As opposed to co-teaching, where teaching responsibilities are often shared between two colleagues, the teacher-paraprofessional relationship is a bit different, with the teacher taking more of a supervisory role. This can influence attitudes that are reflected in phrases like “just a paraprofessional,” when paras actually play a much more important role in the classroom than many realize.
The secret to getting the most from a paraprofessional is in building a positive, communication-rich relationship. It’s important to realize that the relationship between a teacher and paraprofessional is just that: a relationship—with two people, two sets of opinions and, often times, two teaching philosophies. Sometimes the personalities gel, and sometimes they take time to build trust, a comfort level, and a smooth working relationship.
Paras can be much more effectively utilized in inclusive classes than they often are. Many of the strategies used in co-teaching to bring the best out in each other can also be used effectively in developing a relationship with a paraprofessional. This is not to say that the outcomes will be the same as co-teaching, particularly in special education, but teachers can better realize and use a talented para’s skills in the classroom setting.
Ways for teachers and paraprofessionals to build a positive relationship:
- Consider the paraprofessional an essential member of your teaching team. Whenever possible, include the paraprofessional in planning, team meetings, troubleshooting, and any other decision where you feel input from the paraprofessional would be valuable.
- Discuss issues with your paraprofessional, especially when the issue is related to the student he or she is working with. Oftentimes, a paraprofessional has an outside view that teachers tend to miss.
- Empower the paraprofessional to monitor behavior and support the discipline process in the classroom. This empowerment will be well worth it when you must leave the classroom with a substitute, knowing that you have challenging students in the room.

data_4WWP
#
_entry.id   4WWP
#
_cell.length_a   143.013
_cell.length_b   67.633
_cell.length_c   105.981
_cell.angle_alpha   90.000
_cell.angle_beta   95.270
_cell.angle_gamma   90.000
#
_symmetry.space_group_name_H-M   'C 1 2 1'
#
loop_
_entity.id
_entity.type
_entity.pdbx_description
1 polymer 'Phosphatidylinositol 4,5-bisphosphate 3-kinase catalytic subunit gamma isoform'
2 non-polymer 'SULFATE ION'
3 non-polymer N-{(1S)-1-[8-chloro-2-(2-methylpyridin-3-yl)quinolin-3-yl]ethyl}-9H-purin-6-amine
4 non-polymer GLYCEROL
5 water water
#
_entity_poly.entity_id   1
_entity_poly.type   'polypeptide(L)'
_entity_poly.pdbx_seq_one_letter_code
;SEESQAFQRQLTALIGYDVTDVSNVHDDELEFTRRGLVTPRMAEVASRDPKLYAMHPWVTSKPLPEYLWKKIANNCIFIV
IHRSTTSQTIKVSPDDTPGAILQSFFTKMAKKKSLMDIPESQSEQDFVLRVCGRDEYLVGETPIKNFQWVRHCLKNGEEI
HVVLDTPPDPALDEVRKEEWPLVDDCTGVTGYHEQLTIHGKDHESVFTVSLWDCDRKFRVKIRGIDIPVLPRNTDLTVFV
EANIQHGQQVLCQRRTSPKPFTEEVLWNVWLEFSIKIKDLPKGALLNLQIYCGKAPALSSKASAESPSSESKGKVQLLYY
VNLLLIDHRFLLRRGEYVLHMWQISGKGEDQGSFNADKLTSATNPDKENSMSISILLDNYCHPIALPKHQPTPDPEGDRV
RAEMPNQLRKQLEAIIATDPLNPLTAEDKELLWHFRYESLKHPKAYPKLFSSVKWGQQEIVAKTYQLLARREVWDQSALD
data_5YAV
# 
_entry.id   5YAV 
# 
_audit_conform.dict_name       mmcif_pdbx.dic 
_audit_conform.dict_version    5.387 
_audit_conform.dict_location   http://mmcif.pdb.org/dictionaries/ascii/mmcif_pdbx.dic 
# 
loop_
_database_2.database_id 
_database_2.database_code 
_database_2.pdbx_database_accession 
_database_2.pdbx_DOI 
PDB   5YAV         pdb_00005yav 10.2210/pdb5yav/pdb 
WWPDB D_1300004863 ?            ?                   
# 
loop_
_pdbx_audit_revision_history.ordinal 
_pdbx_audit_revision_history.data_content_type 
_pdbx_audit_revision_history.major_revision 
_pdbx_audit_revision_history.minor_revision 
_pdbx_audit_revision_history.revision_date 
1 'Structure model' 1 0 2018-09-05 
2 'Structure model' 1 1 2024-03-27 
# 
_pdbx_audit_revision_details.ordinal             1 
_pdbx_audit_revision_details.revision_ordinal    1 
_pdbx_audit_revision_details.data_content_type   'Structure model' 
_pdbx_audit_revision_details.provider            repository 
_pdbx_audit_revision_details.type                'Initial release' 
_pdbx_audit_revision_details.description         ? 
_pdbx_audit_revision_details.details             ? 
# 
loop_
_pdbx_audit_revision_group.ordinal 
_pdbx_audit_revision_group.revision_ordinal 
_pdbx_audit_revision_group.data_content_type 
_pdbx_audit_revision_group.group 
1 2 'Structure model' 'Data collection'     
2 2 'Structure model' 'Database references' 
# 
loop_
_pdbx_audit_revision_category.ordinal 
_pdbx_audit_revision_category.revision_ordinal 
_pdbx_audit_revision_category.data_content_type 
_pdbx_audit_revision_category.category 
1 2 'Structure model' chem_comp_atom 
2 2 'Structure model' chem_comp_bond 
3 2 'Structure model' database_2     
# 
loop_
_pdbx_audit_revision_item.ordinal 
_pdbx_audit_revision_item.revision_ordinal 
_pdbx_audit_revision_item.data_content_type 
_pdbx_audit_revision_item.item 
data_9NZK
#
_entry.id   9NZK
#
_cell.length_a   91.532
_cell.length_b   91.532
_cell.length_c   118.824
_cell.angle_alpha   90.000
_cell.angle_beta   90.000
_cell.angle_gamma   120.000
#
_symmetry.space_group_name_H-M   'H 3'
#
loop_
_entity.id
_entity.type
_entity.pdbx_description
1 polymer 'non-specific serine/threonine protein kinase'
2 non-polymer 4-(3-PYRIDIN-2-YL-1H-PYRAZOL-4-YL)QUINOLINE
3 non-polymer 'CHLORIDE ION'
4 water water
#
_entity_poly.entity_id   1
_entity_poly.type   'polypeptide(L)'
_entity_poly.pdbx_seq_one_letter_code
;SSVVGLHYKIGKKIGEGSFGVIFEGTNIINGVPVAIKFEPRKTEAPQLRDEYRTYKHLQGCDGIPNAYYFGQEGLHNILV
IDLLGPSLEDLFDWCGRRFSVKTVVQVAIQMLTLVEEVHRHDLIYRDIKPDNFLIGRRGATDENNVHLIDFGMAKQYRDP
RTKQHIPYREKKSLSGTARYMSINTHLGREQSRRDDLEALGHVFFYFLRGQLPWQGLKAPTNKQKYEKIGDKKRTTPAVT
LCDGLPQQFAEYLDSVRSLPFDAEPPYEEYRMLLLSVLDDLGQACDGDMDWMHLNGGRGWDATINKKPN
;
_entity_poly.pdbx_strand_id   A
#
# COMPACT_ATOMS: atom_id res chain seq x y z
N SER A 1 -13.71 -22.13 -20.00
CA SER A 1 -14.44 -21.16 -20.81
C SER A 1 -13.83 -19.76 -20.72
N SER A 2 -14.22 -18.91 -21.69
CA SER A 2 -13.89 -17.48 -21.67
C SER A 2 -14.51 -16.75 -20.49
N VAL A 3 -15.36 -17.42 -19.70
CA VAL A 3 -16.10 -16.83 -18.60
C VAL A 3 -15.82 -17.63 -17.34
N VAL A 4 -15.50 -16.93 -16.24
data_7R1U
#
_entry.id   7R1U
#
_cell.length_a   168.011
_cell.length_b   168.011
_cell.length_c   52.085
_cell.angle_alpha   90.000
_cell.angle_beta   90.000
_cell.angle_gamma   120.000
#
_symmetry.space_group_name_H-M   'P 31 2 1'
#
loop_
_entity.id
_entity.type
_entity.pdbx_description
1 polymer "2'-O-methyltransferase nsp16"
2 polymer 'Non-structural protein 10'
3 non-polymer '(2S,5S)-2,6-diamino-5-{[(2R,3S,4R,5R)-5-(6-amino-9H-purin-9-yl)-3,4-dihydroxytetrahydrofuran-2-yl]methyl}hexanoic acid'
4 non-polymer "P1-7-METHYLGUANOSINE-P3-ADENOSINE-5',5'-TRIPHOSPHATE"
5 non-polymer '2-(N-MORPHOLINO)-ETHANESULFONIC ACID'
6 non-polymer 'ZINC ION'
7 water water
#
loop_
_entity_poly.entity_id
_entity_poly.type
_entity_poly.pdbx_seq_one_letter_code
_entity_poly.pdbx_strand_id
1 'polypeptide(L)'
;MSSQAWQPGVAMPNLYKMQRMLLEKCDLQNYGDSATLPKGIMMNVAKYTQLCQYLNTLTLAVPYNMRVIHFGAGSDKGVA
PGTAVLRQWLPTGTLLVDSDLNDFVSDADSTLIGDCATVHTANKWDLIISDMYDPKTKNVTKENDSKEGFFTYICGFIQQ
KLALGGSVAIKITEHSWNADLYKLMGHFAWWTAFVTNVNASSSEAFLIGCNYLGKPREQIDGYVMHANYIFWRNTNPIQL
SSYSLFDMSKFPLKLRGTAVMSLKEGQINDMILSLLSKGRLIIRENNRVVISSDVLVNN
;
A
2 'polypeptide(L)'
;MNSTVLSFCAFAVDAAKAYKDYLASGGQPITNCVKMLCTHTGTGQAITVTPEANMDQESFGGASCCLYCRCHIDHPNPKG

- Provide the paraprofessional with lesson plans, activities, or “to do” items as early as possible. Last minute rushes tend to stress both the teacher and the paraprofessional and don’t allow for proper preparation time.
- Ensure that you are a team player. Share insights and solutions that you gain from being another set of eyes in the classroom. Be careful not to undermine the team effort by going in a different direction than planned.
- Honor the teacher’s classroom management style. Mirror it unless it violates your values. If it’s a style you are not comfortable with, try to discuss positive solutions.
- Take notes and document them on easy-to-remember forms so that they can be referred to throughout the year. This is critical for paraprofessionals who are working with more than one teacher because each teacher may have different expectations.
Communication is critical, not only to the success of the students in the classroom, but also to the collaborative relationship. Both teacher and paraprofessional can improve on their communications with each other, set and follow expectations, and discuss issues frequently. This way, they can keep lessons on track and quickly resolve miscommunications or misunderstandings.
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